Re: Free-Markets: Extro-Nazi's or Extro-Saints?

Eric Watt Forste (
Wed, 10 Sep 1997 13:35:25 -0700

Holly Pearson writes:
> How do you explain then that most people are working harder than
> ever before just to make ends meet?

High taxes, perhaps? Heavy regulation and mandates?

> Real wages adjusted for inflation have been sinking for 25 years.

Yes. And for much of those 25 years, the public sector's share of
the economy has been increasing. Could there be a connection?

> Full-time benefited employment is decreasing at a dramatic rate,
> only to be replaced by part-time and temporary work.

Okay, but when they leave benefited jobs to go to temp work,
are they getting enough of a pay increase to more than
compensate for the loss of benefits and "job security"? You
don't say.

> A recent poll showed that over 70% of working Americans feel they
> have less job security than ever before, are more stressed out on
> the job, and are overworked.

Who conducted the poll? What was the methodology of the poll?
Certainly I have less job security than ever before... I
planned it that way. Job security isn't something I find

> The 40-hour workweek is more like the 50 and 60-hour workweek for
> more and more people. This low unemployment has another ruthless
> edge called the free-market whose greatest success is driving
> innovation.

Um, what is wrong with working 50 and 60 hour workweeks if that is
what you want to do? My own work pattern has been lately developing
into working for several months, and then not working at all for
six weeks or so. Ideally I'd like to have a pattern of six months
on, six months off. This would be a *lot* easier for me to do if
I could find jobs that I could stand working 50-hour-workweeks at
during the six-months-on part. And my six months off would be very
relaxing and enjoyable without contributing to unemployment figures
at all, because unemployment figures only count people who are
actively seeking work. During my "vacations" (times when I work
on my *own* stuff, really), I would not be counted as "unemployed",
yet overall, I'd be less stressed out and less driven by the rat
race. None of the figures you present indicate that this couldn't
be happening with most of the people you are worrying about.

> Again, more job insecurity, less pay, massive layoffs, and widespread
> societal discontent.

Job security is not an objectively good thing. Your claim about
less pay is based on statistics that correlate well with increased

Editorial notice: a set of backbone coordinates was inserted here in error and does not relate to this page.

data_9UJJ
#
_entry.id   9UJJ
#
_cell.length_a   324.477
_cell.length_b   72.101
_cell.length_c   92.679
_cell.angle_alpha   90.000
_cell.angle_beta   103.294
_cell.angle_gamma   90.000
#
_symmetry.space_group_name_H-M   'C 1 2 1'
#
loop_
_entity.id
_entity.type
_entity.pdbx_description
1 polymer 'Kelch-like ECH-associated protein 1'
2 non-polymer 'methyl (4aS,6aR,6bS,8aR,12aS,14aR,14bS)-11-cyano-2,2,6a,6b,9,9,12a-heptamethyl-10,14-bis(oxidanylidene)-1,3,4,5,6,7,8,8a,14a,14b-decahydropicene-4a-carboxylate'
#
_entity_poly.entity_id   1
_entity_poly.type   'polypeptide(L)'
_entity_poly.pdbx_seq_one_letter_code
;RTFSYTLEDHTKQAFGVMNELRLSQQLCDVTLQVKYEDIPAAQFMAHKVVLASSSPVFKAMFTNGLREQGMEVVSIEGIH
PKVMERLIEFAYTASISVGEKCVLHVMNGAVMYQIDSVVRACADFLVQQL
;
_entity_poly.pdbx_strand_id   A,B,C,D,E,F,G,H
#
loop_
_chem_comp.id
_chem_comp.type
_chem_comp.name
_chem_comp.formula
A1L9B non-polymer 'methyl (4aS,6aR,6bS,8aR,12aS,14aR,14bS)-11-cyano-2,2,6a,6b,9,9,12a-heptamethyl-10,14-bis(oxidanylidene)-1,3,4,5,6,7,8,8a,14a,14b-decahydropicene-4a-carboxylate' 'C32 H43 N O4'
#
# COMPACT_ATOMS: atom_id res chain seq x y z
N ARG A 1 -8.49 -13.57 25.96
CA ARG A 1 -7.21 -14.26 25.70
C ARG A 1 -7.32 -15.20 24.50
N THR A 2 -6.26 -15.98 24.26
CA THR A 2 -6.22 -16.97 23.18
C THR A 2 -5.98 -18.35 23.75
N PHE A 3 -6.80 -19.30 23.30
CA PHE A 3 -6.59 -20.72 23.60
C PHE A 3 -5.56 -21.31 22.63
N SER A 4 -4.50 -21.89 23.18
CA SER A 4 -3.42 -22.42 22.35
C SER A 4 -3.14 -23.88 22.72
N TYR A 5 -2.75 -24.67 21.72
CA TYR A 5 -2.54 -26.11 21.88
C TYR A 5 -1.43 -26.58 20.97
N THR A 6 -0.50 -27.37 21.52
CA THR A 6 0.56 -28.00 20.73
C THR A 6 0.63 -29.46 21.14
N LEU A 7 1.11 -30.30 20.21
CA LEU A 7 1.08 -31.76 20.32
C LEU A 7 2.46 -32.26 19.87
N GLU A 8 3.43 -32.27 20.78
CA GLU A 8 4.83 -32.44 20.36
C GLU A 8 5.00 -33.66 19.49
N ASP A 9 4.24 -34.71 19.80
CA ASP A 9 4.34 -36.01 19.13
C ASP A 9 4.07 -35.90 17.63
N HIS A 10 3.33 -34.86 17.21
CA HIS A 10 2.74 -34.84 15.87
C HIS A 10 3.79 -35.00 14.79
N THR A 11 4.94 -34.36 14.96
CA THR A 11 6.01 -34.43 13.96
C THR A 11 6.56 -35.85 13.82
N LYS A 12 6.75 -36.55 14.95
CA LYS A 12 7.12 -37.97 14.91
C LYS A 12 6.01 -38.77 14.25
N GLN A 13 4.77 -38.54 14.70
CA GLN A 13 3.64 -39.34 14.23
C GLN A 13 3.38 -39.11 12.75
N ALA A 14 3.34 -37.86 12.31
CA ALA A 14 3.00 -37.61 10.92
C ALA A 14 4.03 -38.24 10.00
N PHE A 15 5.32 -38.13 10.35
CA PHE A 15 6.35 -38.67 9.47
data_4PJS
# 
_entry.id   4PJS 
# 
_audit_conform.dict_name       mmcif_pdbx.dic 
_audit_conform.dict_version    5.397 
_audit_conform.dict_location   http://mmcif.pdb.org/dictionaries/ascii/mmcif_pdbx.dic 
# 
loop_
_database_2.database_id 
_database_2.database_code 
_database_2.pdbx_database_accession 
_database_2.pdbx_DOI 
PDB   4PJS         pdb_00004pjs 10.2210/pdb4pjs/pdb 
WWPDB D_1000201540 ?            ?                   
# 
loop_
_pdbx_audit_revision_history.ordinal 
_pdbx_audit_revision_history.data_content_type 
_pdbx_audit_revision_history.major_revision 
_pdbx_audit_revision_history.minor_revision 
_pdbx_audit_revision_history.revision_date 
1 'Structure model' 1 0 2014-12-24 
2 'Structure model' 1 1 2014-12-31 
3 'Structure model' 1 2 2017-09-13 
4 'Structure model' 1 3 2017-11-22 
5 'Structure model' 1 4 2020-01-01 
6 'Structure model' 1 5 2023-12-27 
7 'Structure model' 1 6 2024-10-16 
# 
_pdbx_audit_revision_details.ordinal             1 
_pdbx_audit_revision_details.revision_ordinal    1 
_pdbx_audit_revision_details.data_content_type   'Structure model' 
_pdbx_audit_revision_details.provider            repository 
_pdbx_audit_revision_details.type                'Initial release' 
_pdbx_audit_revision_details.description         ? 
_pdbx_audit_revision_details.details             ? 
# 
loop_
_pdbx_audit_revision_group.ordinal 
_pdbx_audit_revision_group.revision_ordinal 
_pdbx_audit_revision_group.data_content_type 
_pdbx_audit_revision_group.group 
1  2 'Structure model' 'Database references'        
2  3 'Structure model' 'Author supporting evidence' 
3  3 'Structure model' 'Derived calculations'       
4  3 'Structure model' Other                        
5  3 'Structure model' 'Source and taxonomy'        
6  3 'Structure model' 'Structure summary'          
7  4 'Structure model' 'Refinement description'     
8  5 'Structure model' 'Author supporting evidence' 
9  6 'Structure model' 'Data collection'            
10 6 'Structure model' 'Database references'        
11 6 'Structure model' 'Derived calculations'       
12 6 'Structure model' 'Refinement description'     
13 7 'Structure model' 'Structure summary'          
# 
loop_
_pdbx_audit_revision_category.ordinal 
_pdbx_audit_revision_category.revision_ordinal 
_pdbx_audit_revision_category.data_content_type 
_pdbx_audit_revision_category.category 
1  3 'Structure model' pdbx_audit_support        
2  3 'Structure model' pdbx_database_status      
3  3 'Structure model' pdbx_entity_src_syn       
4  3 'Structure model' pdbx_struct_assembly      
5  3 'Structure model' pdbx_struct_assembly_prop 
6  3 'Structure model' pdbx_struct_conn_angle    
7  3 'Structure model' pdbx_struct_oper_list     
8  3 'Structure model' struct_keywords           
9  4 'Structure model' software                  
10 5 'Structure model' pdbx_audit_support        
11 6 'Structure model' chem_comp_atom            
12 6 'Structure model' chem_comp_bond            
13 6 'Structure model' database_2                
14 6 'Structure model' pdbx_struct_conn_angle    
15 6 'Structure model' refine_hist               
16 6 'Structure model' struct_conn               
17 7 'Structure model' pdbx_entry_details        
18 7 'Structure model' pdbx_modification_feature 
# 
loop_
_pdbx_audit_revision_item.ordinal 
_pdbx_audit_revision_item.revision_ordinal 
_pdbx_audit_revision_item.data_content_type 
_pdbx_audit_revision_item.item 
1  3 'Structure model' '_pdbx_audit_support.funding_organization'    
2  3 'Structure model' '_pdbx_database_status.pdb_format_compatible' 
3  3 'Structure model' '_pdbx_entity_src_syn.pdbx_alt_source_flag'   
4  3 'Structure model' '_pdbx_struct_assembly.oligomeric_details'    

flow of money (often in "invisible" forms such as mandates and
prohibitions) from the private sector to the public sector. The
well publicized massive layoffs in major corporations (many of whom
are almost as bad as governments anyway) is balanced by a poorly
publicized growth in small and medium-size businesses. Widespread
societal discontent or widespread societal content are not things
that I pretend to be able to perceive. There are six billion people
on this planet, and I can't talk to all of them. Even just pulling
a truly random sample from the whole world population is still
very difficult at this point in time. Offhand, I don't know of
anyone who claims to have done it.

> 'Not at all. I happen to be one of those cyber-geeks! But unlike
> many of my fellow colleagues, I have a conscience and a heart. I
> care about the 80% or humanity I am obsoleting with each line of
> code I write.

You've presented me with no reasons to believe that any line of
code you write is obsoleting anyone. If the code I write means
that my unit within Pac Bell can do the same job with 10 people
instead of 12, then Pac Bell can use the money saved to hire 2
people *elsewhere*. Or they can pay it to their shareholders (the
fatcat monopolist public-utility shareholders) and those shareholders
can spend it or invest it on something resulting in the employment
of more people. Code destroys no jobs, it just makes money.

> I have perused the extro list for over 2 years now, and I have yet
> to hear any reasonable talk about compassion or building livingry
> for the majority o humanity that is becoming increasingly unnecessary
> in the free-market.

Well, I'm sorry you weren't paying attention when I was sniping
at Nicholas Bostrom about compassion. He gave me a lot of crap
about it too... why weren't you standing up for me then, eh?

Also, your "increasingly unnecessary" claim is totally

> If you don't care extropians, I hope you can bury your conscience
> as you watch the rest of humanity languish to death while you ride
> your extropic vehicles to the stars.

I have zero interest in watching the rest of humanity languish to
death, and I doubt many other list members do, and it's pretty
offensive of you to imply that this is something we want to do.
A few loudmouths who were cruelly potty-trained or something might
want that, but don't let that prejudice you about all the rest of

> So the question then becomes, whats beyond the free-market? Any
> ideas?
> I can't think of any with out getting bogged down into some silly
> left-winged drivel.

Well, I wish you could, because criticism without offering
suggested alternatives is sterile. Not necessarily bad, just

Eric Watt Forste ++ ++ expectation foils perception -pcd